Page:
15 U.S.C. § 1693c(b) (emphasis added).[5] The security reason given by the Defendant for the restriction on the Plaintiffs' Account was, inter alia, that the Plaintiffs had overdrawn their Account by the use of ATMs in the past and presented a risk to do so in the future. Indeed, the reason for the February 19th overdraft was, in part, caused by the Plaintiffs' use of an ATM to withdraw cash. The fact that the Plaintiffs had overdraft protection on their Account would have allowed them to withdraw up to $500 in funds from an ATM per day even though their Account did not have a positive asset balance. Furthermore, the Plaintiffs were aware of this capability. D.I. 46A at A-26. Unlike an overdrawn check, the Defendant could not "return" the transaction to restore a positive balance. Because of this very real possibility of future attempts at overdrawing their Account by way of ATM withdrawals, as well as the other factors in the Defendant's decision, the Court finds that the Defendant reasonably concluded that there was a security risk at the time it decided to place the deny cash restriction on the Account. 15 U.S.C. § 1693c(b).[6] This determination that there was a security risk is based upon the facts of this case and the evidence presented to this Court with respect to Plaintiffs' Account. The Court makes no determination, in general, on the adequacy of procedures and oversight policy of the Defendant.

Additionally, the Court finds that the restriction was not permanent.[7] The general policy of Defendant was to remove such restrictions upon contact by the customer. D.I. 45 at AM-42-43. (In most cases, the restriction would be removed if, after contact with the customer, the Defendant was reasonably satisfied that the customer would maintain a positive balance in the future.) This in fact occurred in this case. Furthermore, the agreement itself provided that limitations on use for security reasons would not be preceded by notice. Accordingly, the Defendant had no obligation to subsequently notify the Plaintiffs of the change in their Account.

Financial Institution Liability Under the Act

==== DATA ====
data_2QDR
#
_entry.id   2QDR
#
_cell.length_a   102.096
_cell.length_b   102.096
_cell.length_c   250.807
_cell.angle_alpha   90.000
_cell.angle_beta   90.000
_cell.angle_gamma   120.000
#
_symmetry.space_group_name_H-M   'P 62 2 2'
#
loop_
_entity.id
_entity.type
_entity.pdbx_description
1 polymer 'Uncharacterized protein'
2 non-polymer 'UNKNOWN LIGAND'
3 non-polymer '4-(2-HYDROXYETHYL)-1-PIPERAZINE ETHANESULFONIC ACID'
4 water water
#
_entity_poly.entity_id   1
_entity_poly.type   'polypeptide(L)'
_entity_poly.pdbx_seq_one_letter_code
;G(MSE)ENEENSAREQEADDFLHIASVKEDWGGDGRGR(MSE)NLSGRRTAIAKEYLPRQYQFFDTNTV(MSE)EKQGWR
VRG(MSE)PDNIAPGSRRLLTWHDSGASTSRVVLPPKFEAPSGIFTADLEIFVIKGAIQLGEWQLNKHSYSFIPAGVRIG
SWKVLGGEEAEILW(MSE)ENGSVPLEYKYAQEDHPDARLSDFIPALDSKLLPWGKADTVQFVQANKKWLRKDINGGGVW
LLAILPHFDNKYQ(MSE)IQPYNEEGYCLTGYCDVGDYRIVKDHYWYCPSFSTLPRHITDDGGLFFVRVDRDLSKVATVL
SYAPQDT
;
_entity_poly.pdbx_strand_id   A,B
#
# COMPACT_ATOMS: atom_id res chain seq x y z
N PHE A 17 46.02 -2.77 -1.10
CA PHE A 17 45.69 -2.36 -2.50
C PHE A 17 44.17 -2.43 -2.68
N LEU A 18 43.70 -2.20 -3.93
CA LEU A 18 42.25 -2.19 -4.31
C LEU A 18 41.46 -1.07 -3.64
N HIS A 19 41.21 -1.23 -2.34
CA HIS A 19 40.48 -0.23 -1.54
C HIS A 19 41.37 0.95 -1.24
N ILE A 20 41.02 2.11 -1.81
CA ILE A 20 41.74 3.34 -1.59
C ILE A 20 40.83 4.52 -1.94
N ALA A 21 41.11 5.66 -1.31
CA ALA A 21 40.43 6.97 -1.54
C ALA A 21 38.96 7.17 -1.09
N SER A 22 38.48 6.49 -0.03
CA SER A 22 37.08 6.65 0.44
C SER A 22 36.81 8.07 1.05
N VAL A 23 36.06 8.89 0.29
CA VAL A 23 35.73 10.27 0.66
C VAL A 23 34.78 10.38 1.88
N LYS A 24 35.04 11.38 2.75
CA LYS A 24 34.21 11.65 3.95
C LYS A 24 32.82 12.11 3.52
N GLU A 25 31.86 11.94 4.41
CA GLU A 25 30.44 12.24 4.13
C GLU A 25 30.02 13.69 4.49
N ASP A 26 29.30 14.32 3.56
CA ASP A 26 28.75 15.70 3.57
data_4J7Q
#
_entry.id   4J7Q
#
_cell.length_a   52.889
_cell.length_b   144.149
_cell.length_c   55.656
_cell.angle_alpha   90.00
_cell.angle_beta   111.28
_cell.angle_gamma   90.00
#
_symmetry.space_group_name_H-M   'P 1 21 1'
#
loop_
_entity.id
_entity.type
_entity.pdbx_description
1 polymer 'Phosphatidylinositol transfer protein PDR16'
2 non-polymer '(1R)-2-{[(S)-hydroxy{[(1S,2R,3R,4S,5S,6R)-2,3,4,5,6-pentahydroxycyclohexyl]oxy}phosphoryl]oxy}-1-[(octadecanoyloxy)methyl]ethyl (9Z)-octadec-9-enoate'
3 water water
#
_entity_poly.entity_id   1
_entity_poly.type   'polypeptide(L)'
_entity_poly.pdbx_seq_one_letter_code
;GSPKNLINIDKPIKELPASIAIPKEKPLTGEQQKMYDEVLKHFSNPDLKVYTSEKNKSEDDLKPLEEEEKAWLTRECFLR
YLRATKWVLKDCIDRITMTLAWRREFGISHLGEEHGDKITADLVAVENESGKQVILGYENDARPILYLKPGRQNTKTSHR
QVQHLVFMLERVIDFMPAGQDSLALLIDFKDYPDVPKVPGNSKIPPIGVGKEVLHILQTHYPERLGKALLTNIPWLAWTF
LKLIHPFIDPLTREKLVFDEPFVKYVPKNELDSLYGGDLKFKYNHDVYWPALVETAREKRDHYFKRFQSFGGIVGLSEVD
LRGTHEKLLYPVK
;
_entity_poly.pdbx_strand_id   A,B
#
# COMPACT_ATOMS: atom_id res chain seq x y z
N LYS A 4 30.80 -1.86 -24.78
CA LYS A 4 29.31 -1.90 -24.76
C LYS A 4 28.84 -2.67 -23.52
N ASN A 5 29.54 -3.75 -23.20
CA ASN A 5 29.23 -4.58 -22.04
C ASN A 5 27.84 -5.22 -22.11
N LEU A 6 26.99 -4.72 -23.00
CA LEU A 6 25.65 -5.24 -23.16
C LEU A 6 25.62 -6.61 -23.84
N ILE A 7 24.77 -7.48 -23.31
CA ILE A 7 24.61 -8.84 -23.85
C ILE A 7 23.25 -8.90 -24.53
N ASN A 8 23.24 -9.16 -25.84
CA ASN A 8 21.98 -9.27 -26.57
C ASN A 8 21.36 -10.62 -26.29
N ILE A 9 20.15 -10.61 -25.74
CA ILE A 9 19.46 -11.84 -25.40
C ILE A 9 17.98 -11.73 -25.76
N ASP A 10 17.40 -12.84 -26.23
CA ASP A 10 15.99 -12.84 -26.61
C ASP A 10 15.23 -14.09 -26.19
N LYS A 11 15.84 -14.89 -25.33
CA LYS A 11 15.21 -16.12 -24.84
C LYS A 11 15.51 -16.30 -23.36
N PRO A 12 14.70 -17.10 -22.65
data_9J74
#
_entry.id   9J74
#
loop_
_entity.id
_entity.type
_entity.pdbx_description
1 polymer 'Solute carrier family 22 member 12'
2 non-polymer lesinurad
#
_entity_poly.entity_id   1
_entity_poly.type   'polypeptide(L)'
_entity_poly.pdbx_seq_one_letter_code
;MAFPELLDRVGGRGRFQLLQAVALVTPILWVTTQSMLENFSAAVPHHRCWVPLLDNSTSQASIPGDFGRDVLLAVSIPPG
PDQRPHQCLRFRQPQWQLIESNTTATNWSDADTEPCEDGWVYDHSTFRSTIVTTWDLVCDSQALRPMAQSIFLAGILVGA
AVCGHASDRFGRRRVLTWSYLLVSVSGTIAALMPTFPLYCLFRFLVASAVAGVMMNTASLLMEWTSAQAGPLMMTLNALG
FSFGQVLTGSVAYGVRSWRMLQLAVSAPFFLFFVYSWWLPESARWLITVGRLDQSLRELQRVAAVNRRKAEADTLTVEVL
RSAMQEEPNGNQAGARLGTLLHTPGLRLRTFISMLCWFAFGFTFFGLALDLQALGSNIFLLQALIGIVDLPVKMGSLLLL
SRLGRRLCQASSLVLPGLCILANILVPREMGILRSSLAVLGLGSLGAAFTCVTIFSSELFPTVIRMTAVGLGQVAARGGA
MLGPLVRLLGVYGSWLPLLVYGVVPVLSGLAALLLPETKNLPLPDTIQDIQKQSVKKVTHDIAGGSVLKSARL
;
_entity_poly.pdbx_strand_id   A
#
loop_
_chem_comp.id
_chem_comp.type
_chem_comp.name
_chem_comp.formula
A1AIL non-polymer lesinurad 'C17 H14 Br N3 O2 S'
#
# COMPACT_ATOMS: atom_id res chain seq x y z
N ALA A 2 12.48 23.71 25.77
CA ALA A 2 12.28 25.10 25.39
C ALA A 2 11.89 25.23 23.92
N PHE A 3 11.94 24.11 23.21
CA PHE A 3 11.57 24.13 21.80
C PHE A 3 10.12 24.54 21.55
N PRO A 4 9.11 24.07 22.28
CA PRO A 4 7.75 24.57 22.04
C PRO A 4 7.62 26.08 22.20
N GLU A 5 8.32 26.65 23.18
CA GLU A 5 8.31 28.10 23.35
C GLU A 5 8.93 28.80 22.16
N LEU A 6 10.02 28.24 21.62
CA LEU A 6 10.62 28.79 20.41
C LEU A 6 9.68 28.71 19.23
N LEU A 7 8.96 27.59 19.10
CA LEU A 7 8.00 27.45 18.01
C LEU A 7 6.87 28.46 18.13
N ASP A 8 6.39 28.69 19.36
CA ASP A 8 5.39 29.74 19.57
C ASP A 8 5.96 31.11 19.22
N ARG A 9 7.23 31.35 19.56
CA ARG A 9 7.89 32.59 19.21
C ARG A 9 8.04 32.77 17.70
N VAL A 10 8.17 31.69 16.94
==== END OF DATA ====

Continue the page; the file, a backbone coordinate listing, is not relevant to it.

It must next be determined whether the Plaintiffs have made their case with respect to the illegality of the "deny cash" restriction and the damages allegedly sustained. The Act provides for the liability of financial institutions, such as the Defendant, in certain instances. Section 1693h provides that "a financial institution shall be liable to a consumer for all damages proximately caused by ... the financial institution's failure to make an electronic fund transfer, in accordance with the terms and conditions of an account, in the correct amount or in a timely manner when properly instructed to do so by the consumer...." 15 U.S.C. § 1693h(a) (1) (emphasis added).[8] The liability of a financial *1112 institution under section 1693h is expressly limited by the "terms and conditions" of the account. Under the terms and conditions of the Plaintiffs' Account with the Defendant, one of the "Limitations on Use" was that "[f]or security reasons, there are other limits on the transactions you [(i.e., Plaintiff)] can make using your Cashstream card." PX-2 (emphasis added). The "Additional Cashstream Terms" provided that the Defendant did "not need to give you [Plaintiff] prior notice where an immediate change is necessary for the security of our Cashstream system." Id. As previously discussed, Larry Hamm testified that the security risk limitation on use was to be read together with other provisions in the Initial Disclosure. He referred to the "Additional Cashstream Terms" section that indicates the Defendant "may ... stop types of transfers." PX-2. Furthermore, he testified that the types of transfers that could be stopped were those listed on the front of the Initial Disclosure, including cash ATM withdrawals. The "Additional Cashstream Terms" section also stated that when immediate security changes are necessary, no prior notice is needed. Since the Court has determined that the Defendant had a valid security reason to justify the decision to place the deny cash restriction on the Account, there is a strong argument that the Defendant did not "fail[] to make an electronic fund transfer, in accordance with the terms and conditions" of the Account. 15 U.S.C. § 1693h(a) (1). The terms and conditions of the Account expressly disclosed that there were "other limitations" on ATM use based on "security reasons." PX-2. Technically then, there is sufficient evidence in the record from which the Court could conclude that the Defendant is not liable under section 1693h.